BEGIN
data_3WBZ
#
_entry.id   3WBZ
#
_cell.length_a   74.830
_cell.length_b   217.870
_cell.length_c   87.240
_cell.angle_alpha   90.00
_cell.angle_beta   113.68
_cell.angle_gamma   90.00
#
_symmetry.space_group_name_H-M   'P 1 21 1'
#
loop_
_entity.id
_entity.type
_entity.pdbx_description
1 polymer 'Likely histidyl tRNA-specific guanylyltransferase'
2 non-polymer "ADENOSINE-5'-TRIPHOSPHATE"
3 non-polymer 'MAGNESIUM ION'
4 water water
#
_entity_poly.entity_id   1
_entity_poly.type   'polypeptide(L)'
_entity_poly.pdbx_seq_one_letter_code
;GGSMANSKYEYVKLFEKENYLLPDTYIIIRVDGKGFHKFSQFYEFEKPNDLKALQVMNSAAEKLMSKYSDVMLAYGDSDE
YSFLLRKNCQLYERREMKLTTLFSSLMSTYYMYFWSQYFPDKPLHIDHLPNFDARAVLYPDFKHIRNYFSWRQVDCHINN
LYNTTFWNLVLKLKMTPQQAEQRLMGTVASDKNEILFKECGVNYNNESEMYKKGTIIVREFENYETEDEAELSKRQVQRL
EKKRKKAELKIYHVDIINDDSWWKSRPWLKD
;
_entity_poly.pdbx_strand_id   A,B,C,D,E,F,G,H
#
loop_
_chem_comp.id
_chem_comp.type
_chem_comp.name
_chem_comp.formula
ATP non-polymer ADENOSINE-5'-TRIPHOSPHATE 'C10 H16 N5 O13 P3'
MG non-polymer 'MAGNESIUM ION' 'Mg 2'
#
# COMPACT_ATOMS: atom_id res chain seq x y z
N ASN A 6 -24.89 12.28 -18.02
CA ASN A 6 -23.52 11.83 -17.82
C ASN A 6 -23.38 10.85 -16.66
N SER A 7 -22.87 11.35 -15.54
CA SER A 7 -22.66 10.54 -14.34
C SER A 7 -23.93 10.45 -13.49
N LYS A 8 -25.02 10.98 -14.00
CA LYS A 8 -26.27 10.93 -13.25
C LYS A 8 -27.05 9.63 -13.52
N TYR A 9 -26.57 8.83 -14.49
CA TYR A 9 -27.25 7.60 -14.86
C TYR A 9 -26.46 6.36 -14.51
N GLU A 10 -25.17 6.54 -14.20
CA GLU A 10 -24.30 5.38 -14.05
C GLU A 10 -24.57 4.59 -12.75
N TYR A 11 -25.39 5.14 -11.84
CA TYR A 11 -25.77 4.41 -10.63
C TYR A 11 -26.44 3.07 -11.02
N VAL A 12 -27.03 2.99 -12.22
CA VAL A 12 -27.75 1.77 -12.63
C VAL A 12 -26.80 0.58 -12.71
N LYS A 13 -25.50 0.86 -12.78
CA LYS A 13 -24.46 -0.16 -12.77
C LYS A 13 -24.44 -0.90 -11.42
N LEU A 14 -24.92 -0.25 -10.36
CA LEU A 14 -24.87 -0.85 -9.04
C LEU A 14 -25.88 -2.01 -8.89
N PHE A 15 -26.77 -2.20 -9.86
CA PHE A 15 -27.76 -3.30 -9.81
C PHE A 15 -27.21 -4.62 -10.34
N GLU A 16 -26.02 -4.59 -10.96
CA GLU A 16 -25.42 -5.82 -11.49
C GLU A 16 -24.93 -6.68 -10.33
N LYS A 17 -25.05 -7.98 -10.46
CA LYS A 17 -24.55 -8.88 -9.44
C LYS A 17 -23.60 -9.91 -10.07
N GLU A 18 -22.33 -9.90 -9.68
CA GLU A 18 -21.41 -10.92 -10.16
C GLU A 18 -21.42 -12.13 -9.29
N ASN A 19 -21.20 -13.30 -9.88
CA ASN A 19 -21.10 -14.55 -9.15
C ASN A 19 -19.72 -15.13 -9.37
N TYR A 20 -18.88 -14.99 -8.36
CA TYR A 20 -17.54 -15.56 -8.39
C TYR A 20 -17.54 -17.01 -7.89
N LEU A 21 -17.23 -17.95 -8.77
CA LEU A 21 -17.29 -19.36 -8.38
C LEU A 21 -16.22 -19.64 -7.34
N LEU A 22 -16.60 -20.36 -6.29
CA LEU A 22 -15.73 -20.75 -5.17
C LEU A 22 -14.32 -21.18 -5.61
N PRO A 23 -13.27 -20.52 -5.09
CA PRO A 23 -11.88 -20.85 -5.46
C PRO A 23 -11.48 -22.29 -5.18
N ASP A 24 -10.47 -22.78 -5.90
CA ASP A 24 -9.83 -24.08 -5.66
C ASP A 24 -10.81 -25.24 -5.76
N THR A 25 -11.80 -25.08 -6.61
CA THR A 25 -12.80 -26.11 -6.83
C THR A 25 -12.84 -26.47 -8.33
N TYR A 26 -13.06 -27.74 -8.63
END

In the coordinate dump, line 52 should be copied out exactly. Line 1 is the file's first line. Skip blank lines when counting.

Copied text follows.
CA TYR A 9 -27.25 7.60 -14.86